But that's really the trick, isn't it? I share your desire for a B&W digital camera, but every time I stare that conversion fee in the face, the SilverFX Pro conversions look a little bit better. A glance at Leica's prices sends me right 'round the bend. But that's just me. You have said that neither is really a preferred option for you, but since it is not: resignation and payment?

Expensive modifications are hard. It almost seems easier psychologically to buy an already modified camera. But your Sony-only service looks like a good deal. Over at Max Max, looking in the store, cameras are priced very high.


My guess is that ultimately it will come down to the overall experience. If you prefer shooting with the Sony now, you will prefer it after the conversion. Same for the Sigma.

Your best move is hope you can keep using the loaner camera as long as you got to use the Reporter. Tell the owner you need to keep it until winter snows arrive. The guy who loaned you the Reporter was told you needed to keep it until late summer last winter.

As another 60-something person that has wants and desires for gear with visions of, "If only I had (fill in the blank), I'd be set." I had to start asking myself, "What CAN'T I do with my current gear that this (again, fill in the blank) will allow me to do?" The answer is usually not much.

Hope you are happy with whatever choice that you make, but if you have to anguish over it, maybe it is not so needed.

[Funny you should mention that question, because this equipment does something that my current equipment definitely does not do. --Mike]

Maybe I’ve lost track of what equipment you currently own, but why is there no discussion of converting a Fuji camera to B&W? You already have lenses with aperture rings in that mount.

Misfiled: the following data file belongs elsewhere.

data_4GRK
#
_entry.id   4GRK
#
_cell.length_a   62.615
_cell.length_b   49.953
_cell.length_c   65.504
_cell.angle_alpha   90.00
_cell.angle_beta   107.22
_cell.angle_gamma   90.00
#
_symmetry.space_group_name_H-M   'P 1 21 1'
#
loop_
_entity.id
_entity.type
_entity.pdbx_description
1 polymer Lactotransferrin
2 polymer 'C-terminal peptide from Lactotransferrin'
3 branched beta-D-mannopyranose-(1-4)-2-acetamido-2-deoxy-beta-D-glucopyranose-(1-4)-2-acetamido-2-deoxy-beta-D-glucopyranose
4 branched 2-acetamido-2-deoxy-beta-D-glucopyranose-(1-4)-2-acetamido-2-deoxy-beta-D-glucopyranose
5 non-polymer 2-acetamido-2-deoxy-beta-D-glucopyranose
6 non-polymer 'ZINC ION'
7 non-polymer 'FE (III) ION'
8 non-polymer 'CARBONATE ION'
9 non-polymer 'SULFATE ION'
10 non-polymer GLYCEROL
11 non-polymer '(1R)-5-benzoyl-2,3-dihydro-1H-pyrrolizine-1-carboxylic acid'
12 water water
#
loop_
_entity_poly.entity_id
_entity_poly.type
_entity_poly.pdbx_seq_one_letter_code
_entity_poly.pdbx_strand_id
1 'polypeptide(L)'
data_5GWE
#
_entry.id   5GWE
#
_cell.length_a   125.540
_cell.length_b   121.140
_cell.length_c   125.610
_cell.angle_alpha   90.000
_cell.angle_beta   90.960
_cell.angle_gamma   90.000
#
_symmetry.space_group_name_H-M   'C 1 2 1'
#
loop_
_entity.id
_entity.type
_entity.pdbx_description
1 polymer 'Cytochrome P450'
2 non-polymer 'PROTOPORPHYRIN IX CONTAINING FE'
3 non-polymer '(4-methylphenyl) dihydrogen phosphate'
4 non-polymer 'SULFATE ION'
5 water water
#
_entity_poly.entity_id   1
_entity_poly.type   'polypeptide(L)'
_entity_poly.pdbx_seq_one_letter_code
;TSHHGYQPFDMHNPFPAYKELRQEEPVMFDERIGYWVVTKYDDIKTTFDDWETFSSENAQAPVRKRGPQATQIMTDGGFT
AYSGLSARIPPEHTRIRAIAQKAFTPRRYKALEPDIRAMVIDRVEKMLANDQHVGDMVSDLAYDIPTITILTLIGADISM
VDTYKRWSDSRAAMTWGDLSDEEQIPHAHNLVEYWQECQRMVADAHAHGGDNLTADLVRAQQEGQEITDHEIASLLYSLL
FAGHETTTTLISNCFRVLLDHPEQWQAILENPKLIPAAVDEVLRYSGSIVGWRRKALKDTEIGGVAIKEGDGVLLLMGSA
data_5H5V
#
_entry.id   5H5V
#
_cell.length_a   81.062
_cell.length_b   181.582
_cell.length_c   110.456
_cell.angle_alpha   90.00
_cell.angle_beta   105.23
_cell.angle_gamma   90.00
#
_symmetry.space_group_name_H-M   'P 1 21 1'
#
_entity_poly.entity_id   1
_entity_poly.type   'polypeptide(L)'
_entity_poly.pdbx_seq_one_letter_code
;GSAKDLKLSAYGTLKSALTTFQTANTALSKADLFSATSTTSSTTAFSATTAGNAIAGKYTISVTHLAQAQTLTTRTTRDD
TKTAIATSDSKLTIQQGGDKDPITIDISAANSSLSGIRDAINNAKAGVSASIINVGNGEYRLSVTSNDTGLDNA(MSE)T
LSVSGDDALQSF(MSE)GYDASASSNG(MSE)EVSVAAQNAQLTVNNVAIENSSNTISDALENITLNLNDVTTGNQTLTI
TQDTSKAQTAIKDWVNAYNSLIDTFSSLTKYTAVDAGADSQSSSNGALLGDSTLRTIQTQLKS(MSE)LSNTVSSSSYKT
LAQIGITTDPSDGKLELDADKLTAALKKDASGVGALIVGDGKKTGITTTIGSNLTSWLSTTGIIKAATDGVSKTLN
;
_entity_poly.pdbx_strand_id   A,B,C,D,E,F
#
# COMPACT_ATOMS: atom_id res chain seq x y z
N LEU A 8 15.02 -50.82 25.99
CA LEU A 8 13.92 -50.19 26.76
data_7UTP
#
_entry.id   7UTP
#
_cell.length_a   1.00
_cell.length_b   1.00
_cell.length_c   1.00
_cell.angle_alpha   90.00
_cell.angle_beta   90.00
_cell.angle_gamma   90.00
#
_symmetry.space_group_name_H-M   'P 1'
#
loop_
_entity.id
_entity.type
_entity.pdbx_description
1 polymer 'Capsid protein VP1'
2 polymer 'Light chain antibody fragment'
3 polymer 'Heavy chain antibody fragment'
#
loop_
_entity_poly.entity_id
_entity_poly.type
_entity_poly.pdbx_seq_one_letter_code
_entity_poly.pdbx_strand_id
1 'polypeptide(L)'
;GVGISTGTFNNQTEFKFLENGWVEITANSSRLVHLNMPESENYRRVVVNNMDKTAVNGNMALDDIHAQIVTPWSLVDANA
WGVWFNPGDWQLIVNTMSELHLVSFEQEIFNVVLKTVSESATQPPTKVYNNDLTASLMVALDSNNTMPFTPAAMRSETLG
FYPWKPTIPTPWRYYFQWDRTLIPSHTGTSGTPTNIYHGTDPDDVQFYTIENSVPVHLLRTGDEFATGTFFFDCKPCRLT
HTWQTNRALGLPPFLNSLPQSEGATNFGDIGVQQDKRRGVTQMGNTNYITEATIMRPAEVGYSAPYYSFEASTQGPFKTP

[Daniel only converts Sonys and in some cases Sony sensors. He's done fp's and A6600s. He doesn't do Fujis. I gather MaxMax will do Fujis, but their prices are much higher. --Mike]

Hi Mike;
A gentle reminder from "Weigh In", Friday, 23 February 2018:

"I should have explained (again) that the thing I'm looking for that I don't have now is in-body image stabilization (IBIS)... I shoot in low light a lot, and it's a non-negotiable feature for me in the next go-round."

We all evolve based on experience, which is a good thing (as is said: "Good judgement comes from experience. Experience comes from bad judgement"). I think I've read this in your posts on a regular basis - but also glad to see you exploring, experimenting, evolving. It will help keep you young.

[Yes, as I said, the Sigma's lack of IBIS is a serious drawback. --Mike]

I accept that so far you have only been able to ‘see’ B&W picture when you have a B&W camera. My practical & cheap suggestion is that while you have the Mono cameras you also set up the Sony A6600 to display only B&W when shooting and B&W when the files open on the computer, assuming this is possible as with other cameras. If you mingled use of the Sony along with the Mono cameras you might retrain your brain to accept that the Sony is a B&W camera. Worth a try?

Of course the ideal setup for this would be to have 2 Sigma FPs.

As a former film/darkroom guy (50 years<>) who has used a wide variety of films, the only obvious differences (in a print) I can see are 1) orthochromatic vs panchromatic and 2) grain. Obviously, I'm ignoring infrared film here.